BitFlyer was proud to be granted one of the first licenses of this sort earlier this year in September.
3: One additional piece of regulation from a different act
Lastly, while not part of the Virtual Currency Act, tax reform was pushed forward on July 1, which removed a consumption tax that dissuaded foreign investors from purchasing bitcoins on Japan’s market. This opened up Japan’s markets to international investors.
Expanding bitcoin and blockchain usage
But while Japan has led the way, the rest of the world should learn from the regulations and research that has resulted.
Here, BitFlyer has been able to work closely with government organizations to provide research and information about the usability of bitcoin and blockchain technology. The research, just like bitcoin, is borderless and publicly available. BitFlyer has also been hard at work researching and developing a world-class enterprise blockchain called “miyabi.” With a top speed of over 4,000 transactions per second, miyabi guarantees immutability, finality, Byzantine fault tolerance, low latency and has no single point of failure.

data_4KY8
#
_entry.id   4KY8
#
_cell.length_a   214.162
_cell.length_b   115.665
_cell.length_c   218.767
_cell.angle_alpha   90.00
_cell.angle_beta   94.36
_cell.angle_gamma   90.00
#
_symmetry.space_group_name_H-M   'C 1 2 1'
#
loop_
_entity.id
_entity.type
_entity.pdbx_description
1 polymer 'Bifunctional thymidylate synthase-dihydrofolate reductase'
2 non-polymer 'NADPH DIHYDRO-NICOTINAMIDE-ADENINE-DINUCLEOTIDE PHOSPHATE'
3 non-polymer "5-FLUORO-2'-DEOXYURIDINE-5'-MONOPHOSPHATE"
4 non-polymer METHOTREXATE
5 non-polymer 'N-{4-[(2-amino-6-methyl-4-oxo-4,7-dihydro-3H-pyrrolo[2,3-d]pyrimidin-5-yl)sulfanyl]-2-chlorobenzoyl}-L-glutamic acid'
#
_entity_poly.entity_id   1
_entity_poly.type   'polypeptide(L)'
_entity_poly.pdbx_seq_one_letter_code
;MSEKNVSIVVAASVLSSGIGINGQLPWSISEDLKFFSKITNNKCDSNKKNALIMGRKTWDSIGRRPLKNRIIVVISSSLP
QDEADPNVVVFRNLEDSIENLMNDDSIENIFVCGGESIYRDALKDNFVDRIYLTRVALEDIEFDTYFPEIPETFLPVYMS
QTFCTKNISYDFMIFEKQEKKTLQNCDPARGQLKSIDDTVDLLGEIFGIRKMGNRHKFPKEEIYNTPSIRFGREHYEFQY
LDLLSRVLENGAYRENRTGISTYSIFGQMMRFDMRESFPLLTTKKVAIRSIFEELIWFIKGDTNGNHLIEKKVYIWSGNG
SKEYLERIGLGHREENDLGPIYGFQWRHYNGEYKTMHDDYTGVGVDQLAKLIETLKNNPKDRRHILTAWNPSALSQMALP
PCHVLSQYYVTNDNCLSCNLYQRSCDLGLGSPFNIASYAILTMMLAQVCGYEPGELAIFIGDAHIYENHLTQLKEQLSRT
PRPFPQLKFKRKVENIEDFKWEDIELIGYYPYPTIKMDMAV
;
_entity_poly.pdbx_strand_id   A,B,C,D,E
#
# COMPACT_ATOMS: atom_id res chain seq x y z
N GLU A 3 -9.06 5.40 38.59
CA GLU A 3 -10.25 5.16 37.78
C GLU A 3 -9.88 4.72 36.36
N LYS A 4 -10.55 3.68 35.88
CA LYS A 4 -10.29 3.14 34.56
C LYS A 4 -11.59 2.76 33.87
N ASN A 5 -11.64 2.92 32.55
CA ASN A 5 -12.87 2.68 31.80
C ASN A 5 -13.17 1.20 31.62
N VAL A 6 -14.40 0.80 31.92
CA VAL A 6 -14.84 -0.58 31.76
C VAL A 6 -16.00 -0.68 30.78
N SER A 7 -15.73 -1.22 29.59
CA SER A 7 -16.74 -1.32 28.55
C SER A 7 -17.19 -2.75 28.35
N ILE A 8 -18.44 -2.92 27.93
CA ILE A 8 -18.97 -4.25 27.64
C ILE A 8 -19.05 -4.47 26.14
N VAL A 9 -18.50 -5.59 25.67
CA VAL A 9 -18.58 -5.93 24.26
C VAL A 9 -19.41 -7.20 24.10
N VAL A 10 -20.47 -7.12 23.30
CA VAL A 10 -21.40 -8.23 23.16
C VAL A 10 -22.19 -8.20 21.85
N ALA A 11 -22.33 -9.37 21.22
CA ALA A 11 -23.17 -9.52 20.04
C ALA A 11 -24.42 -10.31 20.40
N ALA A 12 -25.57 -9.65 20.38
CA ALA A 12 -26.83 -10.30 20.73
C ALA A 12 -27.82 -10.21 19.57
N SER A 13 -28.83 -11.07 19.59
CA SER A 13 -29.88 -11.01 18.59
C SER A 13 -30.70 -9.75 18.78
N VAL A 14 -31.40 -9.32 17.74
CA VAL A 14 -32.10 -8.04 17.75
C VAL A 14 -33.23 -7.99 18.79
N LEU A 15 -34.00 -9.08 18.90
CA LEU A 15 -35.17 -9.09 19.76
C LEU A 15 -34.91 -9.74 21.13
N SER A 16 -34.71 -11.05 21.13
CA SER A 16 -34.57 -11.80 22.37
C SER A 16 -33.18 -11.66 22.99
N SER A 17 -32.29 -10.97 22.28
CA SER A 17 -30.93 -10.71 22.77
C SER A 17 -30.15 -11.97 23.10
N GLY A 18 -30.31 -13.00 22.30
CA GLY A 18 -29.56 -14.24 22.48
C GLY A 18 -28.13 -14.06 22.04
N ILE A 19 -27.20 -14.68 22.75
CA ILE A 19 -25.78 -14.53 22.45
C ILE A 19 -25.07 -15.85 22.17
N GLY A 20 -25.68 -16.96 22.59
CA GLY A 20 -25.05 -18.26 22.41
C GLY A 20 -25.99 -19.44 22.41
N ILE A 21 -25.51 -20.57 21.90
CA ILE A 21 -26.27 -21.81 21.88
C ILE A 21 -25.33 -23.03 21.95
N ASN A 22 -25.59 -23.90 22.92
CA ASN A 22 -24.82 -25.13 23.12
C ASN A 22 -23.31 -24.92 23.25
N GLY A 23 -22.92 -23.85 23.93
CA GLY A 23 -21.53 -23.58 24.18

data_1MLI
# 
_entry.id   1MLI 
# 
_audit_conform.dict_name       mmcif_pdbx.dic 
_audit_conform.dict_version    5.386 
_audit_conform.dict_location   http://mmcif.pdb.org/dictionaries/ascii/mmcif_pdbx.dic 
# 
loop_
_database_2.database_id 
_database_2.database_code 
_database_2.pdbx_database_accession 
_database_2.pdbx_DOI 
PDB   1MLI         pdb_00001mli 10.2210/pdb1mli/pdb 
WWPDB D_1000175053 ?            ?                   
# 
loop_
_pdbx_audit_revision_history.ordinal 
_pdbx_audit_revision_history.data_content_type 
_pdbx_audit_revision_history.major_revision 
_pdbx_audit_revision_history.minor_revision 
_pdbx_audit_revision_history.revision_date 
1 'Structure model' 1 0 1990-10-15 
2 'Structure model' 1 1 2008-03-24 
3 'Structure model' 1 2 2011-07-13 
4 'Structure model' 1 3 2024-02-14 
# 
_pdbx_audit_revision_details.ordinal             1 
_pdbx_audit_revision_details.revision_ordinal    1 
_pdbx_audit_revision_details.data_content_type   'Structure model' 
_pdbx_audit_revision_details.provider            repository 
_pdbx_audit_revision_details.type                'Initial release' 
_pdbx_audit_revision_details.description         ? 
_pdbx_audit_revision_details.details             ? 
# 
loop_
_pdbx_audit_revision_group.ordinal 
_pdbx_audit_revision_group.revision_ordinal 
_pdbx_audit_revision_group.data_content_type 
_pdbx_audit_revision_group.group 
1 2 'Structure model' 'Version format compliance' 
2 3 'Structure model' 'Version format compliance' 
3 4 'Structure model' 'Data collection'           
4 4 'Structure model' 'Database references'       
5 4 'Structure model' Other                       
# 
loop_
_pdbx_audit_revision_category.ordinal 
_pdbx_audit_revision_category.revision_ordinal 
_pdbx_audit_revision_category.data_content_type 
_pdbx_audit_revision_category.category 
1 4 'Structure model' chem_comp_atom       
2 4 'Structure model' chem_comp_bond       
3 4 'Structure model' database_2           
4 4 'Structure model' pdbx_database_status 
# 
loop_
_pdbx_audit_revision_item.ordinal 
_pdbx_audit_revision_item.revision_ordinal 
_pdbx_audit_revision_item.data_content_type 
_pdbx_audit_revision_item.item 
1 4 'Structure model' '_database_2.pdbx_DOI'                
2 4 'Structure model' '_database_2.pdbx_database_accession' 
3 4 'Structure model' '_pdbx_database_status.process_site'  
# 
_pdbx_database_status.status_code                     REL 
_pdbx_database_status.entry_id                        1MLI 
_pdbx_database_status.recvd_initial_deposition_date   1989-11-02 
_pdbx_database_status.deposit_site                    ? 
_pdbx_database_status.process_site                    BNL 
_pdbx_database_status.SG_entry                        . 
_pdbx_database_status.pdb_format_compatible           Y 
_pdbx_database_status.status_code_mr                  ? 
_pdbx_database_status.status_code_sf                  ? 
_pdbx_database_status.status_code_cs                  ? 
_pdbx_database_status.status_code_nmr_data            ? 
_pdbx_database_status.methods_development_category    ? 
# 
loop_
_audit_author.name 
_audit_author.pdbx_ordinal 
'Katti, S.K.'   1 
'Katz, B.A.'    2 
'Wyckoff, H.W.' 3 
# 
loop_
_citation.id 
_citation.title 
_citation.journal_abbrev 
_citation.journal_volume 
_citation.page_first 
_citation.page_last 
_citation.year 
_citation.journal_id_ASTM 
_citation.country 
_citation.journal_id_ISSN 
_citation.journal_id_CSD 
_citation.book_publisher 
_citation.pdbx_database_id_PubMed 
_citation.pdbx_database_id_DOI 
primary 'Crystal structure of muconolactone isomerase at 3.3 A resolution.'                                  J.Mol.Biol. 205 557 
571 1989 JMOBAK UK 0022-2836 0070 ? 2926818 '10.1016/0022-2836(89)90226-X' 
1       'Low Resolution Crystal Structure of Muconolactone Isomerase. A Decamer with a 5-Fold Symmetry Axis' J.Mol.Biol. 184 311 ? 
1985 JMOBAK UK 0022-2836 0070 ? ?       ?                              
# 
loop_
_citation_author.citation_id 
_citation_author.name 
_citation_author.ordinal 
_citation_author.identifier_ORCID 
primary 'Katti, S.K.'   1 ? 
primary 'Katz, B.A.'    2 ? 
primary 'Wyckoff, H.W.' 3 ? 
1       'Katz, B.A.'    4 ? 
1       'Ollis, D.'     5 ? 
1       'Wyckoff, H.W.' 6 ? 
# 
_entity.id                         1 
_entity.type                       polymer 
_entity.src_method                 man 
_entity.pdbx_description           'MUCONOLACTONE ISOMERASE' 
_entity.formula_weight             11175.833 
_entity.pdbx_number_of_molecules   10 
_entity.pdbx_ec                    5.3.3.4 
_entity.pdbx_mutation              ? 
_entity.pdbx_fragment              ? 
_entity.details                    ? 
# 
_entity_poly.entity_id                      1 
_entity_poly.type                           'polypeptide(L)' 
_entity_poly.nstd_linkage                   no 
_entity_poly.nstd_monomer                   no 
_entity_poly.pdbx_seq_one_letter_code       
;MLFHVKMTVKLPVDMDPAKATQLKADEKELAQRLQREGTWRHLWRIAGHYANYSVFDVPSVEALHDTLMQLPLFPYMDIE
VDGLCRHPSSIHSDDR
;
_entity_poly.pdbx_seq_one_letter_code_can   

This work has not gone unnoticed.
The largest interbank clearing network in Japan has selected bitFlyer to demonstrate a proof of concept, utilizing miyabi to show how blockchain can be used to revolutionize the banking industry and create a much faster settlement platform. If adopted, the largest banks in Japan will be connected through blockchain and demonstrate to the world that enterprise blockchain can be implemented securely, creating a better and more united financial world.
These developments are why we believe 2018 will be another spectacular year for bitcoin.
Volume has been growing steadily through 2017, the price has been skyrocketing throughout the year, but most importantly, the last pieces for institutional investors to get involved with bitcoin are close at hand.
Even if a bitcoin ETF doesn’t gain approval in 2018, the creation of futures products for bitcoin will allow for much more liquidity to enter the markets. Past just conventional derivatives, dozens of trading firms have sprung up over the last year to allow for boutique hedge funds, family offices, or even large-sized individual traders to access the virtual currency markets.
With all of these developments, bitFlyer has realized an incredible opportunity to harness all the liquidity in Japan to fuel these new marketplaces and service new traders. BitFlyer’s bitcoin trade volume (including leveraged trading) is the largest in the world. Regardless of the massive inflow of volume institutional firms can bring through derivatives, trading firms will need to trade actual bitcoin for delivery.
BitFlyer’s global expansion (such as the recently launched bitFlyer US exchange) seeks to service these markets directly, by providing institutions and individuals everywhere with the ability to participate with the largest source of bitcoin liquidity in the world: Japan.